Education: BA from Princeton University in English
Status: Married to Tim Wickes
Family: Four children, Patrick Manahan, Hugh Manahan, Baylor Wickes, Sam Wickes
Residence: Unionville, PA and Wellington, FL
What is your equestrian background?
I grew up riding from age 3 with Louise Serio at her mother’s barn, Derbydown, in Kennett Square, PA. I showed ponies for other people, broke a lot of animals, galloped horses on the racetrack, fox hunted, Pony Clubbed- we did it all!
At some point, we decided to do more away shows, and we left Derbydown for Gerry Goldman’s. My sister, Polly, and I got to ride the legendary pony, Dresden. She was our first foray into the big leagues and life on the road. From there, I rode Junior Hunters for other people and did the equitation. As a junior, I never had many horses of my own, but would ride anything offered to me.
When did you turn professional?
I graduated from Princeton in 1980 and decided to take one year off before heading off to law school. That was 37 years ago! You can imagine how thrilled my parents were. I started riding and training and worked for some great professionals like Tim and Michele Grubb while my two oldest kids were little.
What was the trajectory of your professional career?
I opened my own business in 1990 and began to work for Peter Wetherill’s Happy Hill Farm. I had ridden for Peter as a junior, so we had known each other for years. After decades away from the sport, he decided to start riding again. We had an amazing 10 years together and some great horses: Hudson, Junior League, Northern Rollick, Desert Storm, Rox Don, Eddie Murphy, UFO Drum. We had a stellar roster of hunters and jumpers and a great crew to care for them. We won everything there was to win!
I had my twins in1993 and decided in 1999 that it was time to get off of the road. I left Happy Hill and took a few years off from the horse business, other than some free- lance teaching. When I was ready to go back, I re-opened Springtown Farm and started riding and training on a large level again. My daughter, Baylor, was beginning to show, so we had some great fun as a family.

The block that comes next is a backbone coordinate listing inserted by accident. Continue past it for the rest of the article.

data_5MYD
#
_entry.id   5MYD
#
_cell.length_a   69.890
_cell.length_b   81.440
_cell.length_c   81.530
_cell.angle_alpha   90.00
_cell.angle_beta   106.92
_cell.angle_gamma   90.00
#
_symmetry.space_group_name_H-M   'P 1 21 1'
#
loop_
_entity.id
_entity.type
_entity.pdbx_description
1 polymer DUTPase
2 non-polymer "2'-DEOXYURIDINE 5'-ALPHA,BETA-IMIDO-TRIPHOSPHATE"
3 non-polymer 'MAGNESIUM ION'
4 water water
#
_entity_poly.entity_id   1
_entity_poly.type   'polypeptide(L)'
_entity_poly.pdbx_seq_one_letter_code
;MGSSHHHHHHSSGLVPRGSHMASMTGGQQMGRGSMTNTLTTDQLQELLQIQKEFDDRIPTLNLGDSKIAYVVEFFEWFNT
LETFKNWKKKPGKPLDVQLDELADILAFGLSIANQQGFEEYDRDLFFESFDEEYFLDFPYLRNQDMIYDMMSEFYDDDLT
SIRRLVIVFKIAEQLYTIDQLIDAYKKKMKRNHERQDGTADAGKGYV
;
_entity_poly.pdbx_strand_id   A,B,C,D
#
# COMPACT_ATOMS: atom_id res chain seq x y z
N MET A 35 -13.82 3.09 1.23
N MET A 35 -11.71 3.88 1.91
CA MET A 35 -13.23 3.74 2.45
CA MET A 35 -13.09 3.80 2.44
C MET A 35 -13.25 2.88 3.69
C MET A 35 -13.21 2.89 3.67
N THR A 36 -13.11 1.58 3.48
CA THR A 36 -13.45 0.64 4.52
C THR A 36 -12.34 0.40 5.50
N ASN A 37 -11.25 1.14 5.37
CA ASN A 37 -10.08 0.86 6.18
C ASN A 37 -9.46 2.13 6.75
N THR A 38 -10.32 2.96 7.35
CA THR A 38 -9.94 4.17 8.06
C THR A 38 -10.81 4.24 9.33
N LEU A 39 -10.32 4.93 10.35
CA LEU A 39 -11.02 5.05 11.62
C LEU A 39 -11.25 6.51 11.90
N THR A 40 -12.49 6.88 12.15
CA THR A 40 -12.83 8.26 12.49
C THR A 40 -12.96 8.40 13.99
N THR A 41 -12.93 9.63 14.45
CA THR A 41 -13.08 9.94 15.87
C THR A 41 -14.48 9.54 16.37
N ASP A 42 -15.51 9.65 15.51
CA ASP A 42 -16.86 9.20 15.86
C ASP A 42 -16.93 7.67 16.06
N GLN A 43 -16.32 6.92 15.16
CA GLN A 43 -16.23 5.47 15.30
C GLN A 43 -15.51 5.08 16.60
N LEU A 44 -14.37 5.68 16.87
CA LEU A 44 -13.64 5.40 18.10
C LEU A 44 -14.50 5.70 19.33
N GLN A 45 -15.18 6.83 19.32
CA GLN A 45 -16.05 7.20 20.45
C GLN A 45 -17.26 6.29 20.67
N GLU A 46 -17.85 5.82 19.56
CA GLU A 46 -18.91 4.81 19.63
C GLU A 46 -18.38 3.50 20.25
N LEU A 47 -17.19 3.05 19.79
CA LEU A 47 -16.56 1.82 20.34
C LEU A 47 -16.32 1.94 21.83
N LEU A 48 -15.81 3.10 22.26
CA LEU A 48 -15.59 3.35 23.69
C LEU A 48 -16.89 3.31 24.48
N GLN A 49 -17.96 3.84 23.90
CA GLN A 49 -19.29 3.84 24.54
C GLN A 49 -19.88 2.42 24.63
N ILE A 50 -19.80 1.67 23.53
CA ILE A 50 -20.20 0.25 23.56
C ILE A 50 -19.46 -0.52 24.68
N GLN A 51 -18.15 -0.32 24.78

How did you end up as the Editor of The Plaid Horse?
When Baylor aged out and went away to college, the business felt a bit empty. I never thought I would be a horse trainer my entire life, and I set out to see what else the world might hold for me, almost driving my husband crazy in the process! A writer at heart, I soon found some freelance writing assignments, including a stint at USEF.
My son, Sam, is on the autism spectrum. Through him, I became extremely involved in that world, and have stepped up my efforts there. I am the President of the Board of Trustees at the Hill Top Preparatory School in Bryn Mawr, PA. My work in the autism community is enormously satisfying, a real labor of love. There is much work to be done for these kids in education, employment, and social acceptance.
As to TPH, Piper called me out of the blue during Devon last year. We met, decided to give it a three month try, and here I am. I am tremendously appreciative of the opportunity and of the staff of TPH. Everyone is 28 except for me! You can imagine the patience that they have to muster regarding technology. Piper is brilliant, from a different generation and a different experience in this business, so we mesh well.
Do you still ride and train?
I feel like I have culled the best of the business for myself. I am involved with Caves Farm in Owings Mills, MD, a beautiful 50 horse facility. The trainers, Katie Cooper and Katie Francella, run a great business with hunters and jumpers at all levels. When home, I am lucky enough to train and ride there 2-3 days per week and travel to some shows with them. I enjoy the fun part without my phone ringing all night, and it is flexible enough for me to explore other facets of life.
Judging is a fun and educational challenge for me, and I hope to do more of it in the future. Recently, I became a member of the Board of Directors of the USHJA and sit on several different committees. I am absolutely committed to the important work on governance and the direction of our sport.
What do you envision as the future for The Plaid Horse?
I would like to continue to expand and improve the editorial content. TPH is about education, horsemanship and appealing to a wide sector of hunter/jumper enthusiasts. The magazine will grow as an editorial and informational source for our multi-tiered equestrian community.